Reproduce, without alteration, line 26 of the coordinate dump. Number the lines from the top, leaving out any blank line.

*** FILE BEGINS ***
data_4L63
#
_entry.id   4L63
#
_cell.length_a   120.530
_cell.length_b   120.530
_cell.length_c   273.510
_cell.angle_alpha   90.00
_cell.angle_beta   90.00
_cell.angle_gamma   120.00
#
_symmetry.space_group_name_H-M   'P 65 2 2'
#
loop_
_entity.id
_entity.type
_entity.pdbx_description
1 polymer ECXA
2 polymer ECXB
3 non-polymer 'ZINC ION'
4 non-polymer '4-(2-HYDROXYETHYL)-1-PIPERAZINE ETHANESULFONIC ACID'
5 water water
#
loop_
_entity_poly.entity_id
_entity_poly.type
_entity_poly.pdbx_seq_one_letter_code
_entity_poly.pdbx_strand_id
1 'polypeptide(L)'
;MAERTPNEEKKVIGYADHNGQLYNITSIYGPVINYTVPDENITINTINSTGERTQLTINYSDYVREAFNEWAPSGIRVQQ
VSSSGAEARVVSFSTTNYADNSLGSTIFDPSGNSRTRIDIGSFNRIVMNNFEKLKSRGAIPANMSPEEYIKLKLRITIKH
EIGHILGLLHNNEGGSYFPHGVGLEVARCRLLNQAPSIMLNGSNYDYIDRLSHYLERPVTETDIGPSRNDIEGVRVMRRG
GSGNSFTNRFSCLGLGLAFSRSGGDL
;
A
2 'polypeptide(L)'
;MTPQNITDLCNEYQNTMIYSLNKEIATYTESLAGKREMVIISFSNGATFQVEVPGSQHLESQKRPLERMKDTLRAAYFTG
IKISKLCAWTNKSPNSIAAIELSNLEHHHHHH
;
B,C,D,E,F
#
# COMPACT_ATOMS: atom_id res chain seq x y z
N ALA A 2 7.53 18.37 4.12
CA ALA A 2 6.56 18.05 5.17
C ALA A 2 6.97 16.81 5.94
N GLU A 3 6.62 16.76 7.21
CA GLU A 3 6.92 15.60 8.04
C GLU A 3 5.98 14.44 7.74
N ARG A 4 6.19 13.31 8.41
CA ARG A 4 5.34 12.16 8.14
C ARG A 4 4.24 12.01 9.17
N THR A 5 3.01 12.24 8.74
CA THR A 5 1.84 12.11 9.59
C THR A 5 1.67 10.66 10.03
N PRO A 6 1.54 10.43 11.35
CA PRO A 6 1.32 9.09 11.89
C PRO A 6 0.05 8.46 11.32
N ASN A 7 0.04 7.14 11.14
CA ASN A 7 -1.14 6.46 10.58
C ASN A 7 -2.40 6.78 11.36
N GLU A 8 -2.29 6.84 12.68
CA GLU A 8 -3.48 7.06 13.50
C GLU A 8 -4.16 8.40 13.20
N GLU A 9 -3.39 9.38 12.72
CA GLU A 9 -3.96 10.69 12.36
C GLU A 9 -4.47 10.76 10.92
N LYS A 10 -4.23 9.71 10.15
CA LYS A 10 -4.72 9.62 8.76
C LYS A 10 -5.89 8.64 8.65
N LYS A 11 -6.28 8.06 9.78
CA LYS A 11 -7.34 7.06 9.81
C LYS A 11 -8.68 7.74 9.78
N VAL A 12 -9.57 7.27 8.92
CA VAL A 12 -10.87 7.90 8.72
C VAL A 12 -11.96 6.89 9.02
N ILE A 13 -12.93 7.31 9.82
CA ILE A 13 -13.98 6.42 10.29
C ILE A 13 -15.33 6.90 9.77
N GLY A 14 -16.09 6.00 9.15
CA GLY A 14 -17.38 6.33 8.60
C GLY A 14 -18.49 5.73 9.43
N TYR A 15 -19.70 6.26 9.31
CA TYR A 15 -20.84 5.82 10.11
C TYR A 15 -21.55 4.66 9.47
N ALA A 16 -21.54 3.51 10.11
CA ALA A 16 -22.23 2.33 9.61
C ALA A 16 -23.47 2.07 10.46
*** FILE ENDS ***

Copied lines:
_entity_poly.type